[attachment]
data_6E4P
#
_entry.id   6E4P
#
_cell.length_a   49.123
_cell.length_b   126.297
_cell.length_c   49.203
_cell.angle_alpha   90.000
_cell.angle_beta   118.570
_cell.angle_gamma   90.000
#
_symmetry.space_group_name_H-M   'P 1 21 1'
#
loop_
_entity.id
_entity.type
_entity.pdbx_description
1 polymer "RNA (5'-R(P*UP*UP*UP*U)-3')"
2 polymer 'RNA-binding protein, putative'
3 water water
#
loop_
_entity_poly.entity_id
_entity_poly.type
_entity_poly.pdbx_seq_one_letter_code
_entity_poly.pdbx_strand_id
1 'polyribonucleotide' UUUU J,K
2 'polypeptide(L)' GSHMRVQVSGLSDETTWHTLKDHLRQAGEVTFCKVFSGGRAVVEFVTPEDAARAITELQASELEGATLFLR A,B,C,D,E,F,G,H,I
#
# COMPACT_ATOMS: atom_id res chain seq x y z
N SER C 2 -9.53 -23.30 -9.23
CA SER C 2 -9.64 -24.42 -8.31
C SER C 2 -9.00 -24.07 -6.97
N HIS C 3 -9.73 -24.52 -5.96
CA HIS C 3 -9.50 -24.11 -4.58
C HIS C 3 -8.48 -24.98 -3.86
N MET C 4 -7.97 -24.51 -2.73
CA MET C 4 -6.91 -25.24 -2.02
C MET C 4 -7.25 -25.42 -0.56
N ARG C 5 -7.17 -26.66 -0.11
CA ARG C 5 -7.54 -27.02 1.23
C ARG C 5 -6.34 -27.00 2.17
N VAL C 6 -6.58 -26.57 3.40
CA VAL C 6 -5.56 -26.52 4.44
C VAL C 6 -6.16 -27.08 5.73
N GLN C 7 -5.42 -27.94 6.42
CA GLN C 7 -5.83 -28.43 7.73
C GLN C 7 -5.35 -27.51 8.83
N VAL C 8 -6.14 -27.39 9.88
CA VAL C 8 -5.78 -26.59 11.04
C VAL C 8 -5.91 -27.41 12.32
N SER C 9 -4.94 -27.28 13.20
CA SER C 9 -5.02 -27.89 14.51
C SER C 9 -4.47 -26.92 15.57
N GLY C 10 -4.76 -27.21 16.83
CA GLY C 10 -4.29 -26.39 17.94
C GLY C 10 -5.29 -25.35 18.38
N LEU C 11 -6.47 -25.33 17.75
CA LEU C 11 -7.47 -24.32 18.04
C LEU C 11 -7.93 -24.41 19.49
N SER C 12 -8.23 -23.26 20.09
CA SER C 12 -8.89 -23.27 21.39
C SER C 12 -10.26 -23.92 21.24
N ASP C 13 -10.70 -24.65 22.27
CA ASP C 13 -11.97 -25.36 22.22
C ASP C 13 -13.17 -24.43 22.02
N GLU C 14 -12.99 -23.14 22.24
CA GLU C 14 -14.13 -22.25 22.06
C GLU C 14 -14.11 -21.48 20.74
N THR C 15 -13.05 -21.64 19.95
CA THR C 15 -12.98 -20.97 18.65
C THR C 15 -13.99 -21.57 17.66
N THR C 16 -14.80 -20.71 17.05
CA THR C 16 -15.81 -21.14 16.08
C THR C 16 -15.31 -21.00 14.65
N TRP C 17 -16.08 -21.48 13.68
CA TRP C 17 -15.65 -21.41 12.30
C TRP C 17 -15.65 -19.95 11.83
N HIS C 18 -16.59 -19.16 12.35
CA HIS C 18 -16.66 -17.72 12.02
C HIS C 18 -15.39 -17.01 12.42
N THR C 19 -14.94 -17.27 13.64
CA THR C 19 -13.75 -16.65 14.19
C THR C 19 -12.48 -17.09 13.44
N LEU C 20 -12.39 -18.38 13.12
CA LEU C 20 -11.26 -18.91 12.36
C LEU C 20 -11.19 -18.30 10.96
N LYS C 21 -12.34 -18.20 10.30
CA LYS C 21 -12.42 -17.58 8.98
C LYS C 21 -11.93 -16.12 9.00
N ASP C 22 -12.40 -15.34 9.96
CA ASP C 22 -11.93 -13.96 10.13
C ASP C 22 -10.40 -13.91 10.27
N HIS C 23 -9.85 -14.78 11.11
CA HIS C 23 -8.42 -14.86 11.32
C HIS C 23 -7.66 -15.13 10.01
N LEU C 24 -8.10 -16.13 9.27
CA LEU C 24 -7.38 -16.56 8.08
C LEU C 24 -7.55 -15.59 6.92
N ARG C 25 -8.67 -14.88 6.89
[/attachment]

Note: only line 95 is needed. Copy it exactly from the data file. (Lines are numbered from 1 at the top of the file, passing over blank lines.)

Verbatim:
CA HIS C 23 -8.42 -14.86 11.32